Whose Rights? Everybody’s.

December 10, 2008

I read recently that President-elect Obama has pledged to restore the United States’ international standing, including a promise to push for ratification of the women’s equal rights treaty — the United Nations Convention on the Elimination of All Forms of Discrimination Against Women, known as CEDAW. Although 185 countries have ratified the 1979 treaty, the United States remains one of only eight that have not, alongside Sudan, Somalia, Qatar, Iran, Nauru, Palau, and Tonga. The battle for women’s rights has paralleled that of human rights in many ways. It speaks to the basic human rights — justice, fairness, and equality. Human rights transcend all boundaries and borders. While all countries have not accepted all treaties, all countries have accepted (and implemented to varying degrees), the Universal Declaration of Human Rights (UDHR).

Today is the 60th anniversary of UDHR, the foundation of international human rights law. The day will pass by without most people even knowing about it. Most of us consider ourselves to be free and equal in this great nation of ours. We raise a little brouhaha on Equal Pay Day, but that’s about it. We often just brush off acts of discrimination, indignities, and rights violations in other countries as “a part of their culture” to justify its existence and our own helplessness and inaction. Many years ago as a Peace Corps Volunteer in Africa, I was stunned when a male African colleague told me smugly during a meeting in which I was the lone female, “If you were my wife, I would beat you every day.” All the men thought it was hilarious. I didn’t. Around the world, women’s rights are violated every second of every day.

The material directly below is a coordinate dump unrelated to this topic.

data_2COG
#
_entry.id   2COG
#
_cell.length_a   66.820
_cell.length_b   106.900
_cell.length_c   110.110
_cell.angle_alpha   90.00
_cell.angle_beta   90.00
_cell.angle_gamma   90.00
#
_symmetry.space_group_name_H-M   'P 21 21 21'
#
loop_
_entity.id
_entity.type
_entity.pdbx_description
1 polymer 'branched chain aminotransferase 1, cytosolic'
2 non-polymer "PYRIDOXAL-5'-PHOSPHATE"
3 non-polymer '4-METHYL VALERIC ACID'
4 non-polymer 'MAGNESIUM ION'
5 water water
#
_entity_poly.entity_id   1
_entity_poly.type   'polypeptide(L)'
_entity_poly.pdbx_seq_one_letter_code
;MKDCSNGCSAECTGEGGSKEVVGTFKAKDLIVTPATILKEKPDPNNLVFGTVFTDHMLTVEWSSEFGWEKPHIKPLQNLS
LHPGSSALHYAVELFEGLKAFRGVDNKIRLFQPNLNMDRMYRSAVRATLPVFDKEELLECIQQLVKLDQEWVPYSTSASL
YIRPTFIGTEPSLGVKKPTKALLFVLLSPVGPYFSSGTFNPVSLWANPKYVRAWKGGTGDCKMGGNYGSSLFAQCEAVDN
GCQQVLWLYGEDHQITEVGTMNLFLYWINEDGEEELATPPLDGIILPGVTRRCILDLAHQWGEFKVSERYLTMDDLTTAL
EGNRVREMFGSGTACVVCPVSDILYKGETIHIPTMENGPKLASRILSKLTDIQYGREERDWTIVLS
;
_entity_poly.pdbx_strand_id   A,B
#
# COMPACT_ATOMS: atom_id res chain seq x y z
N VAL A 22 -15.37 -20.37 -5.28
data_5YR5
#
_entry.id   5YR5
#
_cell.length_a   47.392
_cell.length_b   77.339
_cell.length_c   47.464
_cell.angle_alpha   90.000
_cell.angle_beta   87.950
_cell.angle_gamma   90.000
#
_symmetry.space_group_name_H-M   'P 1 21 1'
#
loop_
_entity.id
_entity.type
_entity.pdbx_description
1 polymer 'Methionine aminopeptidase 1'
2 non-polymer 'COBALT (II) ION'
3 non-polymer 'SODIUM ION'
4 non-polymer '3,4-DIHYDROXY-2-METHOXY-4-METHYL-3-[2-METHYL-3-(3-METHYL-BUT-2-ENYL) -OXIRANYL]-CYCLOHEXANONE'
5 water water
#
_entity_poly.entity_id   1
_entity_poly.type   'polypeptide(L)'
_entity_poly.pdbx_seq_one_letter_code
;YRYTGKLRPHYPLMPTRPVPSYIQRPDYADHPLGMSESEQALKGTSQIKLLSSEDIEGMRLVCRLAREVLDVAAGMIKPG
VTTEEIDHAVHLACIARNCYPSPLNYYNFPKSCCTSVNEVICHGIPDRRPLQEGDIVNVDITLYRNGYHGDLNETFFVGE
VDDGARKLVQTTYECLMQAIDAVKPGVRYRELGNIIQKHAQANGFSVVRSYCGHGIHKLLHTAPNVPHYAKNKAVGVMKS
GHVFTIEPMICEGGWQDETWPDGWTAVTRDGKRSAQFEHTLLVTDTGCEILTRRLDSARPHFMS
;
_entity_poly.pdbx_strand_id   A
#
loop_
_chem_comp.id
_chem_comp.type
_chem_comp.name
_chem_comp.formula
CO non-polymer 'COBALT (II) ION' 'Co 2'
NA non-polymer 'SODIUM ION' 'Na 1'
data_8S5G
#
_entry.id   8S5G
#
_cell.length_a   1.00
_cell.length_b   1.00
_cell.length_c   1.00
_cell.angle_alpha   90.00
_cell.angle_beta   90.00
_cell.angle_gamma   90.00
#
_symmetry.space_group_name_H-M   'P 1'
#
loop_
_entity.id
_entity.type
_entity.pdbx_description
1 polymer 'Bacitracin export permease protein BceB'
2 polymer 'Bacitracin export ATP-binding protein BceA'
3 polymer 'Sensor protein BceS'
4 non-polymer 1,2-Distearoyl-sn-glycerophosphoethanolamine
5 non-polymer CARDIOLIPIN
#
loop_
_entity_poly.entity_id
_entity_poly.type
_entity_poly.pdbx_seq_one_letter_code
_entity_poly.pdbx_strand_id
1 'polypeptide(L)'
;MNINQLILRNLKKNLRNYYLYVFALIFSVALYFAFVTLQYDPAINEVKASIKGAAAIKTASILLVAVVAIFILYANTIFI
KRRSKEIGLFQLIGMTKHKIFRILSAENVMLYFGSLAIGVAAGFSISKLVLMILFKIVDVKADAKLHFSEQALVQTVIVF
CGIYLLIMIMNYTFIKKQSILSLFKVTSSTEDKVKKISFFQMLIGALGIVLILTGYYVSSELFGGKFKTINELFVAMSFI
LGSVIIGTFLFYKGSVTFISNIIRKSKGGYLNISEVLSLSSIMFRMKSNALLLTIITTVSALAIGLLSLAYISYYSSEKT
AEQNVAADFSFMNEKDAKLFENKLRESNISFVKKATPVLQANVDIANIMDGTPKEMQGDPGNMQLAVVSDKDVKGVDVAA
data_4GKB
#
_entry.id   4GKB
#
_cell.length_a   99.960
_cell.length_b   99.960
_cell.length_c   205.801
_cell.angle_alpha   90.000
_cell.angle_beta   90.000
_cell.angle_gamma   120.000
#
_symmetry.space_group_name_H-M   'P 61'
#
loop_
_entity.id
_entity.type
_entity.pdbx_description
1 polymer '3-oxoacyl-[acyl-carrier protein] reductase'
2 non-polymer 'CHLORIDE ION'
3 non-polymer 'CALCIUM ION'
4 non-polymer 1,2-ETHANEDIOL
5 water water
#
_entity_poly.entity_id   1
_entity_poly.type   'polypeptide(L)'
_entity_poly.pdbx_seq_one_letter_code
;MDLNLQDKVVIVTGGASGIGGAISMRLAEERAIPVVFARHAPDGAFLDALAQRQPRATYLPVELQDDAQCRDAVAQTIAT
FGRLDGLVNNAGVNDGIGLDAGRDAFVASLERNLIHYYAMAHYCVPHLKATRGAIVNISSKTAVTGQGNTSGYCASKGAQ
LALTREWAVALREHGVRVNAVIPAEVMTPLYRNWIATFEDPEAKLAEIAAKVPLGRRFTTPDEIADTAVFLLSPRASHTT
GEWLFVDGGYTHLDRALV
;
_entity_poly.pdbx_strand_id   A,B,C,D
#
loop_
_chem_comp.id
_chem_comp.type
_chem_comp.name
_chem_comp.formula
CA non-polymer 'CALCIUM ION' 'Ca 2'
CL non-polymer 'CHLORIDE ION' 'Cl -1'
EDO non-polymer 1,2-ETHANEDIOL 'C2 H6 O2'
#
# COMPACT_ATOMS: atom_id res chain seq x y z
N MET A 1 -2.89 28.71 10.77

UN Photo.

President and Chair of the Commission on Human Rights, Eleanor Roosevelt, looking at the Universal Declaration of Human Rights in Spanish. Credit: UN Photo.

The UDHR conveys the importance of upholding the human rights and fundamental freedoms of all people in its 30 articles. Amazingly progressive for its time period (1948), it was a woman, Eleanor Roosevelt, who served as the president and chair of the Commission on Human Rights. That a woman should have led such an endeavor was remarkable.

So celebrate this day not only by being thankful for the opportunity to exercise your rights to justice, freedom, and equality but also by acknowledging that, around the world, many women and girls are still seeking the basic human rights that we take for granted.

Related sites
http://www.un.org/events/humanrights/2008/index.shtml
http://www2.ohchr.org/english/law/cedaw.htm

By:   |   December 10, 2008

3 Comments

  1. Amanda Petersen says:

    I remember when I first learned that the United States was one of the only nations left that had not ratified CEDAW. I remember exactly where I was in the library stacks, kneeling on the floor, flipping through the pages of a book. I remember it so clearly because of the intense mixture of emotions I experienced in that moment – outrage, disappointment, surprise. At the time it was symbol to me of how my country has failed women and has failed to live up to our lofty ideals.

    The United States boasts itself to be a leader amongst nations in human rights. Yet we cannot ratify a treaty that esteems the rights of women? I hope that Obama’s term will be one in which we see marked improvement of the rights of women. We shouldn’t settle for anything less.

  2. Carrie in KS says:

    A co-worker has these words posted on their wall:

    “All the world is full of suffering. It is also full of overcoming.” – Helen Keller

    May we someday overcome inequality, injustice, fear, and hatred. Happy Anniversary UDHR!

  3. Sharv in MD says:

    A day late…

    Nevertheless, it is important to recognize the anniversary of the momentous events 60 years ago, and the legacy of Eleanor Roosevelt’s trailblazing role.

    While the United States has robust laws and practices protective of women’s rights in effect domestically, ratification of the CEDAW treaty would send an important signal to the international community of our ongoing commitment to women’s rights worldwide.

    Perhaps the welcome change in the U.S. administration will bring about a change on this front as well.

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